JOLTS: COVID Crisis vs. Great Recession

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JOLTS: COVID Crisis vs. Great Recession

Last Friday’s impressive May jobs report showed the worst has hopefully passed for US employment losses, but how deep of a hole does the labor market need to fill? The Job Openings and Labor Turnover Survey (JOLTS) out today is one-month delayed but captures more granular detail about the state of the US workforce in April than the Employment Situation Report.

In order to assess where hiring needs to take place most aggressively, here are the industries that were hit hardest in March and April combined:

  • Leisure and hospitality: 6.5 million layoffs and discharges, 34% of the total.
  • Education and health services: 2.3 million, 12%.
  • Retail trade: 1.9 million, 10%.
  • Professional and business services: 2.1 million, 11%.

The upshot: two-thirds (67%) of total layoffs and discharges were concentrated in these 4 industries during March and April. A couple of points here:

  • Almost half (45%) of layoffs and discharges were in retail trade and leisure and hospitality, two industries in which many jobs don’t require a college degree. That means these types of workers may not be able to easily change careers due to skills and geographic mismatches.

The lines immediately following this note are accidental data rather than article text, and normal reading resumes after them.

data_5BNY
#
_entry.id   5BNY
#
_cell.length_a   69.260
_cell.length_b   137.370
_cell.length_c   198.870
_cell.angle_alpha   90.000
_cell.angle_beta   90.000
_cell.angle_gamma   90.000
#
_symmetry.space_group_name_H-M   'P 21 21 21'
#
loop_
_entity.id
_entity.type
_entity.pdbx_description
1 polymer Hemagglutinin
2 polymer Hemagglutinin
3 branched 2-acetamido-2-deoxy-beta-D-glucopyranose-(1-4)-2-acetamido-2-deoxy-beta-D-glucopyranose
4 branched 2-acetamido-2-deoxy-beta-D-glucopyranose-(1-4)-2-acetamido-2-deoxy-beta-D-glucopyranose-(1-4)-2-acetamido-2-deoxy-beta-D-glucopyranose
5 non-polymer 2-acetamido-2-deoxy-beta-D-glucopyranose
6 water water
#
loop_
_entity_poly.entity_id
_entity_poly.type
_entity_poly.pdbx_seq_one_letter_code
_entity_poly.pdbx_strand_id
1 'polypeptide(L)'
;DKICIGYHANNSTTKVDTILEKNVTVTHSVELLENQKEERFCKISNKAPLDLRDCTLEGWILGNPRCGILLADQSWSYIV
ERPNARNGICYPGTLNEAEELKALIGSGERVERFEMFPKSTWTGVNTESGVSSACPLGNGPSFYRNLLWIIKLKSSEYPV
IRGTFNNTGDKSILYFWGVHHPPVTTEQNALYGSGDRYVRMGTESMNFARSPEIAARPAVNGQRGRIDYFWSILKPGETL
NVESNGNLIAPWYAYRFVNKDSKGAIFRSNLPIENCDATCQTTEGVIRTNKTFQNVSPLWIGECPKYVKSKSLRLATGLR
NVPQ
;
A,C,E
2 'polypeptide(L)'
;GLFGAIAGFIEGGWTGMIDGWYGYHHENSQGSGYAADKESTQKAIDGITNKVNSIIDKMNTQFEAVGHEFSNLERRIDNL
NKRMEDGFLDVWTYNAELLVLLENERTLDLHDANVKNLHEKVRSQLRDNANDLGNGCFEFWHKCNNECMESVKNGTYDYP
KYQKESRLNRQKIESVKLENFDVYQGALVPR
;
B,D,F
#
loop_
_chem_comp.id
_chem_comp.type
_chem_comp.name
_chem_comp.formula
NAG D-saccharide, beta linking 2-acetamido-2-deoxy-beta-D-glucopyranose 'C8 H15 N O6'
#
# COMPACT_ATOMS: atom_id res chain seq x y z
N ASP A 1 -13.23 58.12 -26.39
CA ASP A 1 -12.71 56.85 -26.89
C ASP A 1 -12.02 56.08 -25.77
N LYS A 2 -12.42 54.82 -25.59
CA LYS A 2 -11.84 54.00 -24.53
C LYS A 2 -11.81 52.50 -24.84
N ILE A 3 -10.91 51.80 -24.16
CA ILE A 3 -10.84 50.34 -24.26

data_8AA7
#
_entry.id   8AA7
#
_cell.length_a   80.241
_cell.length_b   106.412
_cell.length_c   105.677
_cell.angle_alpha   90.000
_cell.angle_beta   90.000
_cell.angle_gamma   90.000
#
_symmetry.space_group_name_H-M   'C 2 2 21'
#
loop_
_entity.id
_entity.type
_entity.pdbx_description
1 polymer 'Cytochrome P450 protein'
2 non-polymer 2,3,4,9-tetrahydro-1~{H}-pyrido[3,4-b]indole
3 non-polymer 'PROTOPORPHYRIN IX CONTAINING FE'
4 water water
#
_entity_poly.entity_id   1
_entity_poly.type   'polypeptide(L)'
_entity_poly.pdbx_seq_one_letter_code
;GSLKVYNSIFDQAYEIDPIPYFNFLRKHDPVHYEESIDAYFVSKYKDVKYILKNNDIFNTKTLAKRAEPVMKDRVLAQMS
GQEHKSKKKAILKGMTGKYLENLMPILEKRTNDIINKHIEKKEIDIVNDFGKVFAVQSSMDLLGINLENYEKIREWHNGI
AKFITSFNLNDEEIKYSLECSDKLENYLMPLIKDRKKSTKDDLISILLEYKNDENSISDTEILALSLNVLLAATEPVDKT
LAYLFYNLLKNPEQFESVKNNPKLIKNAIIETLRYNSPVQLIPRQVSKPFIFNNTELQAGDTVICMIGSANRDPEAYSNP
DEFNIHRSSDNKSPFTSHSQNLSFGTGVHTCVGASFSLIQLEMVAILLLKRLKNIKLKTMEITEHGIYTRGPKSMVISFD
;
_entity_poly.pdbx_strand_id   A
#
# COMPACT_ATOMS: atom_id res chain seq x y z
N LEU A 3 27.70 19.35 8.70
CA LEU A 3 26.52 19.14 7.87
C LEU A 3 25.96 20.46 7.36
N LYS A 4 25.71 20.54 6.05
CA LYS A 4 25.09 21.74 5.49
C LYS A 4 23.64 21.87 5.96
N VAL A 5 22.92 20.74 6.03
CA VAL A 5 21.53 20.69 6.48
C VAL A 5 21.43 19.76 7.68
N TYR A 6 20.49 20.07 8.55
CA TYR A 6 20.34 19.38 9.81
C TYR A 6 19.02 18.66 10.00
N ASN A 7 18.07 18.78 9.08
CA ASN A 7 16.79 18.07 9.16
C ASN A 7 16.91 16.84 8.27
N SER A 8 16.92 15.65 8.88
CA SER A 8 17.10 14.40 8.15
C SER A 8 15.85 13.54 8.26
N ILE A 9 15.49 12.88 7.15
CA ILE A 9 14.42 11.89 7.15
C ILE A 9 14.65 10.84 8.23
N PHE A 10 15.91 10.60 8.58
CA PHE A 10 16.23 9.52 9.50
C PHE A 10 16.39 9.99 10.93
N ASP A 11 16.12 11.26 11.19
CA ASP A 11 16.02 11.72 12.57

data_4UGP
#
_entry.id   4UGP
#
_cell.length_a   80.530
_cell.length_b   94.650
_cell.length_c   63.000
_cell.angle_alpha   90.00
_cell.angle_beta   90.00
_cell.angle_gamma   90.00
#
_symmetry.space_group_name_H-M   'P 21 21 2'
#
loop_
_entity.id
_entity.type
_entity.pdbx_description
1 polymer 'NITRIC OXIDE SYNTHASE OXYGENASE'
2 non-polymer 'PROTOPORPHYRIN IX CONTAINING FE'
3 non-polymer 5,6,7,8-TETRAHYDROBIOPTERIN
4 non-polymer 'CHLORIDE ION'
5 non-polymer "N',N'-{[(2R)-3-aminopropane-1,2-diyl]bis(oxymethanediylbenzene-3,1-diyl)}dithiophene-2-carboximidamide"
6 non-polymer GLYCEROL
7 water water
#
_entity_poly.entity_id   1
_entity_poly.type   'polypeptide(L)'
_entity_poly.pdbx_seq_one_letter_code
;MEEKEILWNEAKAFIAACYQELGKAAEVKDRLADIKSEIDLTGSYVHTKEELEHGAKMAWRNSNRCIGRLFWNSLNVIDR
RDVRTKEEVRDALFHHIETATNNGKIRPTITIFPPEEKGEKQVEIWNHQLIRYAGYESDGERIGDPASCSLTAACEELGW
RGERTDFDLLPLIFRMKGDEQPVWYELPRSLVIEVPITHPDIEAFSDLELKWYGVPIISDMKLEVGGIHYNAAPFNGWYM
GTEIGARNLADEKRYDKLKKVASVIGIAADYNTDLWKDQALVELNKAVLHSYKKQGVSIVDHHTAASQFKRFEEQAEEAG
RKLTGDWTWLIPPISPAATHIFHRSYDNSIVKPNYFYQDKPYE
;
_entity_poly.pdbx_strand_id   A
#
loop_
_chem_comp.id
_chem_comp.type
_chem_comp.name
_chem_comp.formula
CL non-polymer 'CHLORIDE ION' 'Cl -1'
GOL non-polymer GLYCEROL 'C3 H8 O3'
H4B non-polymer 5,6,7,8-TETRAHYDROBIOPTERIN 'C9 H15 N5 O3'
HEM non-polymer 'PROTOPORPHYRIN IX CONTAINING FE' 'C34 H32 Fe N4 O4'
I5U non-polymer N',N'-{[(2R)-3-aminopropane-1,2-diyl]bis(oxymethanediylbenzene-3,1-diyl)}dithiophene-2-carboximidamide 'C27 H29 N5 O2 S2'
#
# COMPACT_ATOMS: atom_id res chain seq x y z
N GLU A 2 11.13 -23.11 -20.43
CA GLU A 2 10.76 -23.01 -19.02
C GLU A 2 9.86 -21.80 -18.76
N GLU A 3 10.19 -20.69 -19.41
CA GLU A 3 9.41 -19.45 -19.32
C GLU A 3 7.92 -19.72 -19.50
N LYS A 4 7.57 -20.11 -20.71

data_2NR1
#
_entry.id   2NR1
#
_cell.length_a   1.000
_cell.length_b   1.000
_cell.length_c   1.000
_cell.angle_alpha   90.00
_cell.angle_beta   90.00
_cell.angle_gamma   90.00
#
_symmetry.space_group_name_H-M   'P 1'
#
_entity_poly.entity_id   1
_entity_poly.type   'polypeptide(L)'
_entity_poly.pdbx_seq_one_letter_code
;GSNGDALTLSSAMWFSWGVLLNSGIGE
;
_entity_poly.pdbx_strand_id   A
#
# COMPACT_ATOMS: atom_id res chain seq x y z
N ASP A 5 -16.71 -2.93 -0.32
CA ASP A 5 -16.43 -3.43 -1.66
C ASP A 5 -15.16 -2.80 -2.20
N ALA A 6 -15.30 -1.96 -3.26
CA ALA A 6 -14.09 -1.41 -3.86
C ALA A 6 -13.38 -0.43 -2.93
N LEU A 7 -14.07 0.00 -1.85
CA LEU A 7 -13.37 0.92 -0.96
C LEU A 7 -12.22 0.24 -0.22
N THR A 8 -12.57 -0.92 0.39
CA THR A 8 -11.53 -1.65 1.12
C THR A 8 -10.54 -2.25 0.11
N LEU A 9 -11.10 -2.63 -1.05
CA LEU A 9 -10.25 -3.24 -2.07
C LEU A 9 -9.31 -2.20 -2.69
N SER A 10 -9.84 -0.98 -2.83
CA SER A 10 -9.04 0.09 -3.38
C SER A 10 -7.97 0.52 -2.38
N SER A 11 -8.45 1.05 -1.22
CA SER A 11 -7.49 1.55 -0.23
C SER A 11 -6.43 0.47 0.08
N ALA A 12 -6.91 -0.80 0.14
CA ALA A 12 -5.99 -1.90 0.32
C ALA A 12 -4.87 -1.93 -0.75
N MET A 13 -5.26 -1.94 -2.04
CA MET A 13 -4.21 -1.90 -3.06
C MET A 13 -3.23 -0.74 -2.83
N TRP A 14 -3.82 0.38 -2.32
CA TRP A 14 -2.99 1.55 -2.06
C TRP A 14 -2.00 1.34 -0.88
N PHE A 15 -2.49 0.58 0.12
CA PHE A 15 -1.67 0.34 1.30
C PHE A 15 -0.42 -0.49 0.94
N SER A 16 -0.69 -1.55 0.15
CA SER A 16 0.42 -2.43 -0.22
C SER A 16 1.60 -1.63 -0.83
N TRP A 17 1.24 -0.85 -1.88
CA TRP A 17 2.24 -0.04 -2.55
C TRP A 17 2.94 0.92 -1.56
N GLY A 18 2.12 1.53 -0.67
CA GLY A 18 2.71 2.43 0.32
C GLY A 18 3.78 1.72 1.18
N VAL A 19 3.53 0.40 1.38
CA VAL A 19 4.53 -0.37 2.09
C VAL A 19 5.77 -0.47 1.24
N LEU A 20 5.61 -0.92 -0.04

These will be key industries to rebuild given that one in five Americans worked in retail or leisure and hospitality pre-COVID, highlighting the importance of reopening economies to get a large portion of the US population reemployed as soon as is safely possible. But they will also be the toughest industries to restore due to continued social distancing guidelines and capacity restraints for service sector establishments.
  • Professional/business services and education/health services accounted for over one-fifth (22%) of layoffs and discharges in March and April, but these industries should be able to recover more quickly.

As for the entire US labor market here are the key data takeaways for April, which should mark a bottom/baseline from where it needs to rebuild. Please note that while most commentators look at the levels of each data point in the report, we always adjust it for the size of the US labor force so we can compare current data to prior cycles.

#1: Job Openings as a percentage of the labor force:

  • Dropped to 3.22% in April 2020 compared to the record high of 4.62% in November 2018.
  • Fell to a record low of 1.47% in July 2009.
  • Rose to 2.03% in July 2010 (1 year later) and 2.40% in July 2011 (2 years later).

Takeaway: job openings as a percentage of the labor force in April was still higher than the trough of the last economic cycle. Even still, positions available declined by nearly 2 million from February through April to 5.05 million, or the lowest level since December 2014. This will be an important datapoint to watch as more states reopen their economies and service sector industries are able to offer people their jobs back.

#2: Hires as a percentage of the labor force: